The study area is located in the Floresta city, a meso-region of São Francisco in Pernambuco, 433 km far from the capital Recife. The study was carried out with data from an area submitted to forest management for the production of wood destined to the steel industry, denominated Itapemirim farm, and belongs to Agroindustrial Excelsior S.A. The extremes included in the study were 8°30’37”S and 37°59’07”W (Figure 1).
The average annual rainfall is approximately 400 to 500 mm, with rainy season from January to April, and average annual temperature of 26.1°C. The city has an area of 3,643.97 km² and an average altitude of 323 m. The soil of the region is classified as few deep chromic luvisoil, sandy surface texture to medium and superficial. On the valleys strands prevails gravel soils, but more fertile (EMBRAPA 2007). The vegetation is predominantly Caatinga - savannah, characterized by shrubby-arboreal vegetation, with cactus and herbaceous stratum (IBGE 2012).
SAMPLING
In this research, it was used data from 507 trees of sixteen different species. All species are native to the studied forest and are of economic importance, since they are harvested for production of charcoal, fence posts, furniture, etc. Species commonly found according to the forest inventory are (^{Abreu et al. 2016}): Poincianella bracteosa, Mimosa ophthalmocentra, Aspidosperma pyrifolium, Mimosa tenuiflora, Anadenanthera colubrina, Bauhinia cheilanta, Jatropha mollissima, Piptadenia stipulacea, Croton rhamnifolius, Croton blanchetianus, Cnidoscolus phyllacanthus, Manihot glaziovii, Poincianella calycina, Sapium lanceolatum, Thiloa glaucocarpaand Commiphora leptophloeos. These species are also widely distributed in the dry forests of the Brazilian northeast (^{Gariglio et al. 2010}).
The biomass data were obtained from destructive sampling, which were collected the diameter measures at 0.30 m and 1.30m, above the ground level (base diameter and diameter at breast height), total height, number of branches, diameter of the base of the larger branch and weight of the green mass. The green mass of trees was obtained with a balance adding the weights of the shaft and the branches to form the total green weight per tree for all species (^{Abreu et al. 2016}).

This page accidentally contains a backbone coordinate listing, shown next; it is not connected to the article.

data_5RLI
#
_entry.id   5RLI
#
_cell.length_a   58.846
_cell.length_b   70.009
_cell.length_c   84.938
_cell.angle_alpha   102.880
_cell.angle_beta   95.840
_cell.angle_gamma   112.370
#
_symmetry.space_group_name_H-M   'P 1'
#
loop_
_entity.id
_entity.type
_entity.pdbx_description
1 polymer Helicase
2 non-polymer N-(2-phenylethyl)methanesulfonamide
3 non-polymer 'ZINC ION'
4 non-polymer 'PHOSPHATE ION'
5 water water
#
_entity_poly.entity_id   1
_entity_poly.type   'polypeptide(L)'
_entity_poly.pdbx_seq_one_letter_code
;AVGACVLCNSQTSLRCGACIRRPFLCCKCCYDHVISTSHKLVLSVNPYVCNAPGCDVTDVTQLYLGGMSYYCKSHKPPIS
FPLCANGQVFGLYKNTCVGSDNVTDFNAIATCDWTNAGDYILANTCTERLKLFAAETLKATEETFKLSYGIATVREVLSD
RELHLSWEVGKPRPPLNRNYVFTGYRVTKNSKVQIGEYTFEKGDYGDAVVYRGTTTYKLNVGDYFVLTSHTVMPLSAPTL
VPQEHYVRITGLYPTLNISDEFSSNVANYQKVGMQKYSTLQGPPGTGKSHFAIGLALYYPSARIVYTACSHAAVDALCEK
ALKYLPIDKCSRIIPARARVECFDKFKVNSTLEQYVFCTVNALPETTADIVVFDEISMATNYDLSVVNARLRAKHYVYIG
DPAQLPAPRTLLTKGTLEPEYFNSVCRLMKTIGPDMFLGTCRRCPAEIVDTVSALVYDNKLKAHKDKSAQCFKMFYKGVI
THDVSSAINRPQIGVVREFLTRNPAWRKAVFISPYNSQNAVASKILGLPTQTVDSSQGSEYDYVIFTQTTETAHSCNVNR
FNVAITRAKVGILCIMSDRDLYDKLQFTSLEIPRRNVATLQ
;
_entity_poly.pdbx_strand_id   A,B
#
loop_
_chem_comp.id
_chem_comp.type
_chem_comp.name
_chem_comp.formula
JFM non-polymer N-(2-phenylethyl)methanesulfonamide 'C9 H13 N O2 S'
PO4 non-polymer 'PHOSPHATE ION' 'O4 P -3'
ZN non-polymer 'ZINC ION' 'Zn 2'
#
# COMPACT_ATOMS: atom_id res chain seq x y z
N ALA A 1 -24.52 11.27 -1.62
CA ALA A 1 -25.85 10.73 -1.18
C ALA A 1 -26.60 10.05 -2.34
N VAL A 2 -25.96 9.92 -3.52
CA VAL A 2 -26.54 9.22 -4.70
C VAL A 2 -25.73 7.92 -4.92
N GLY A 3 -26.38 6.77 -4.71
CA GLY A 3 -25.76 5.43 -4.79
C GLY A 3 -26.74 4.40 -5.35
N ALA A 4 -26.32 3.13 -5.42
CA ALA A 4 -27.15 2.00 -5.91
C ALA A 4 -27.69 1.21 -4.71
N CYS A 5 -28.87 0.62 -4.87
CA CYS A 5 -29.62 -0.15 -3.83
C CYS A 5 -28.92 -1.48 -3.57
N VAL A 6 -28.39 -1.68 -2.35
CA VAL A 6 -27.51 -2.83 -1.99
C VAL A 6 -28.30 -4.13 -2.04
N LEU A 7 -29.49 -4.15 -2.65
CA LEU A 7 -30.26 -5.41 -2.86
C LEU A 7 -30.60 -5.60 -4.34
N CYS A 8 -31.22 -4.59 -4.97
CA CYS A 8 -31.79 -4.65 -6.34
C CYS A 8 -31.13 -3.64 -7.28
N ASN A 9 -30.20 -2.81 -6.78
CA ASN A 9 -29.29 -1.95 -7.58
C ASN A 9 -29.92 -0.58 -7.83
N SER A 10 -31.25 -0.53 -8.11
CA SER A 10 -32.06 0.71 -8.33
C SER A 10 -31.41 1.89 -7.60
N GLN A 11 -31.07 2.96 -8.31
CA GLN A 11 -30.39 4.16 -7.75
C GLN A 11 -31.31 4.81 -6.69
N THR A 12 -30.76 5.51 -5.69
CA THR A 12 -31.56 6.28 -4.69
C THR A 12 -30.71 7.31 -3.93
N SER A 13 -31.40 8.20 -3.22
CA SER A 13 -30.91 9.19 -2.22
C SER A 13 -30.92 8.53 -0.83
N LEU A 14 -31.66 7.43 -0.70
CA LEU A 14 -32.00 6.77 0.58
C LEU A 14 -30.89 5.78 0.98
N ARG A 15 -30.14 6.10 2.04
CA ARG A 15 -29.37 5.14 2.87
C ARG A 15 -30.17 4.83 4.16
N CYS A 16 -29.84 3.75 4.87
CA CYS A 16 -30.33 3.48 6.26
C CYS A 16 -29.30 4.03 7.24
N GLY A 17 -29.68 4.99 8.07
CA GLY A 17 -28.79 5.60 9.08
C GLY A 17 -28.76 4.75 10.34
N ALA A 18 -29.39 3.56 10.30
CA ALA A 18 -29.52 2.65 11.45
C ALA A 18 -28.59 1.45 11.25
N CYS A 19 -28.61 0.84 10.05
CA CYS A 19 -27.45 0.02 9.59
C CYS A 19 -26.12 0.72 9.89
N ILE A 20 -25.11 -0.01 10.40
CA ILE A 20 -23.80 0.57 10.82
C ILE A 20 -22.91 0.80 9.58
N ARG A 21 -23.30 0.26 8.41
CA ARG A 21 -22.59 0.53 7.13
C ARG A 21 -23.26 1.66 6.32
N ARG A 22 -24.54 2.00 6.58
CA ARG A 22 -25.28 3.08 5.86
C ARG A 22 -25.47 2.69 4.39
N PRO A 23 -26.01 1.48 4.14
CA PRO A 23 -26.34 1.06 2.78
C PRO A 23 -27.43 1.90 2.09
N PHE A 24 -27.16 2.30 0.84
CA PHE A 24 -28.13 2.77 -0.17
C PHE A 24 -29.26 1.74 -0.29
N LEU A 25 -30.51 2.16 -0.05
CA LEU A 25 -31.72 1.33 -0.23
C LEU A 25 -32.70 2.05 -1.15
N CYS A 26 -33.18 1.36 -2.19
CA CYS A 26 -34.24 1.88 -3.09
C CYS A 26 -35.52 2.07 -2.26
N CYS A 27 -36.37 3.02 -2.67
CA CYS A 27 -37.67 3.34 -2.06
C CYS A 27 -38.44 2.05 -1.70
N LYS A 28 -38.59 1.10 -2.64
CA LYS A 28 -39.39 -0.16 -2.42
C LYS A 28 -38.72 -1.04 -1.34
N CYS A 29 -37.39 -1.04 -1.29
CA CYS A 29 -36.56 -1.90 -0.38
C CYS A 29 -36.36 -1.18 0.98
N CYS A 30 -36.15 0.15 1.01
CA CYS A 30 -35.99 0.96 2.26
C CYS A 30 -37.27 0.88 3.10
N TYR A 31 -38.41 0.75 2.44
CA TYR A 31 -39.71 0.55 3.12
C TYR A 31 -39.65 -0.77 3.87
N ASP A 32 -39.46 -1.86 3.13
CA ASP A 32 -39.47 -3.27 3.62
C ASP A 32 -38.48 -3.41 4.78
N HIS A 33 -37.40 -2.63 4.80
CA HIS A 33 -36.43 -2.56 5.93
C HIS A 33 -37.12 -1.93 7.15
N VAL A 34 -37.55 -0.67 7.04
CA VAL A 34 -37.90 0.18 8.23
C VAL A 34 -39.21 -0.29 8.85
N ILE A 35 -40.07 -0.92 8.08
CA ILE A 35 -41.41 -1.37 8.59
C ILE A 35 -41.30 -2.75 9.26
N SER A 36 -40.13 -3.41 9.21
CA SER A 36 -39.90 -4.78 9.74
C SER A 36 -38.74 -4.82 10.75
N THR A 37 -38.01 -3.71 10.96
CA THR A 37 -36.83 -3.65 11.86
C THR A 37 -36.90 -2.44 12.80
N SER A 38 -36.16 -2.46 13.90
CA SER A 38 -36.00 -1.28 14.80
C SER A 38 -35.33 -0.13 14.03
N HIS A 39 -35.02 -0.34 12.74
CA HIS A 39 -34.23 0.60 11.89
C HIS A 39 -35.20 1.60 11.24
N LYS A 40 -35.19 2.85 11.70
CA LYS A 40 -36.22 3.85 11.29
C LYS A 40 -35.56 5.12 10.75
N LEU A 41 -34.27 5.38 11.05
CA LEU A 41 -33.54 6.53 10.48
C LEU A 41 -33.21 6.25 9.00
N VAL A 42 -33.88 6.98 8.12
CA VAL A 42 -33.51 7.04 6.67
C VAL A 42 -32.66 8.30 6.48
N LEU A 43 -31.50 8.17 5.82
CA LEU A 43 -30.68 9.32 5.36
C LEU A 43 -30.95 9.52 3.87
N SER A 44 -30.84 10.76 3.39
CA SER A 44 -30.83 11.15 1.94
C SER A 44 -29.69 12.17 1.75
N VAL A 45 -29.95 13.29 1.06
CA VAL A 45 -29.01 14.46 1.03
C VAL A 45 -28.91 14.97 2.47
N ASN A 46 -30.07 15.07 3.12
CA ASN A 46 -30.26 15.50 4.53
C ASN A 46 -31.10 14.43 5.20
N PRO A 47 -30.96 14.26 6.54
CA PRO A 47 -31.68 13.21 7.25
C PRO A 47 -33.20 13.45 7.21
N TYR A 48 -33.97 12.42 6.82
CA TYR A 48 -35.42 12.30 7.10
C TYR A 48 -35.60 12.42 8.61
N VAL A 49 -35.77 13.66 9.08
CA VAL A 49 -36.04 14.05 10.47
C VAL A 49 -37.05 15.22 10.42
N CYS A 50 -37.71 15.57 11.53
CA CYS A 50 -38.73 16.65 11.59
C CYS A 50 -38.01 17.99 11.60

According to equations found in the literature, four database on species level (P. bracteosa, M. ophthalmocentra, M. tenuiflora and A. pyrifolium) and a database on gender level (Croton) were selected to compose the inputs along with all the weighed trees in the sample (multi-species) to validate the equations.
VALIDATION OF BIOMASS EQUATIONS
Despite the importance of dry forests in terms of carbon sequestration and distributed area in the tropics, only a few adequate equations were found in the literature (Table I). Two studies (Návar-Cháidez 2009a, 2014) proposed equations for dry forests in Mexico. Two others (^{Sampaio and Silva 2005}, Sampaio et al. 2010) developed equations for dry forests located in Brazil, considering both multi-species and individual species data. Local equations developed by ^{Abreu et al. (2016}), were also used in the validation of biomass only considering data of all species.
Fitted equations | Authors | Local | Models | _{ b0} | _{ b1} | _{ b2} | _{ b3} | R^{ 2 } |
---|---|---|---|---|---|---|---|---|
All species | Návar-Cháidez (2009a) - (Mexico) | 25°00′10″N; 107°30′10″O | Ŷ_{i} = β_{0}D_{b} ^{β1}ε_{i} | 0.0841 | 2.4100 | - | - | 0.79 |
Sampaio and Silva (2005) - (Brazil) | † 39°22’W; 11°15’S | Ŷ_{i} = β_{0}(D_{b}H)^{β1}ε_{i} | 0.0292 | 1.6731 | - | - | 0.94 | |
Návar-Cháidez (2014) - (Mexico) | *28° 48’ 51” N; 106° 26′ 22” W ... | Ŷ_{i} = β_{0}D_{b} ^{β1}ε_{i} | 0.1028 | 2.2458 | - | - | 0.65 | |
Abreu et al. (2016) - (Brazil) | 8°30´37” S; 37°59´07” W | Ŷ_{i} = β_{0}D_{b} ^{β1}H^{β2}ε_{i} | 0.6870 | 0.5854 | 0.6511 | 0.78 | ||
P. bracteosa | Sampaio and Silva (2005) | ... | Ŷ_{i} = β_{0}D_{b} ^{β1}ε_{i} | 0.2804 | 1.9274 | - | - | 0.90 |
Sampaio and Silva (2005) - generic | ... | Ŷ_{i} = β_{0}(D_{b}H)^{β1}ε_{i} | 0.0292 | 1.6731 | - | - | 0.94 | |
M. ophthalmocentra | Sampaio et al. (2010) | ... | Ŷ_{i} = β_{0}DAP^{β1}ε_{i} | 0.4369 | 1.8493 | - | - | 0.81 |
Sampaio and Silva (2005) - generic | ... | Ŷ_{i} = β_{0}(D_{b}H)^{β1}ε_{i} | 0.0292 | 1.6731 | - | - | 0.94 | |
M. tenuiflora | Sampaio et al. (2010) - Serra Talhada city | 07°55’46,4”S; 38°17’20,0”W | Ŷ_{i} = β_{0}DAP^{β1}ε_{i} | 0.3344 | 1.9648 | - | - | 0.70 |
Sampaio et al. (2010) - Sertânia city | 08°04’02,7”S; 37°12’33,1”W | Ŷ_{i} = β_{0}DAP^{β1}ε_{i} | 0.4138 | 1.7718 | - | - | 0.64 | |
Sampaio and Silva (2005) - generic | ... | Ŷ_{i} = β_{0}(D_{b}H)^{β1}ε | 0.0292 | 1.6731 | - | - | 0.94 | |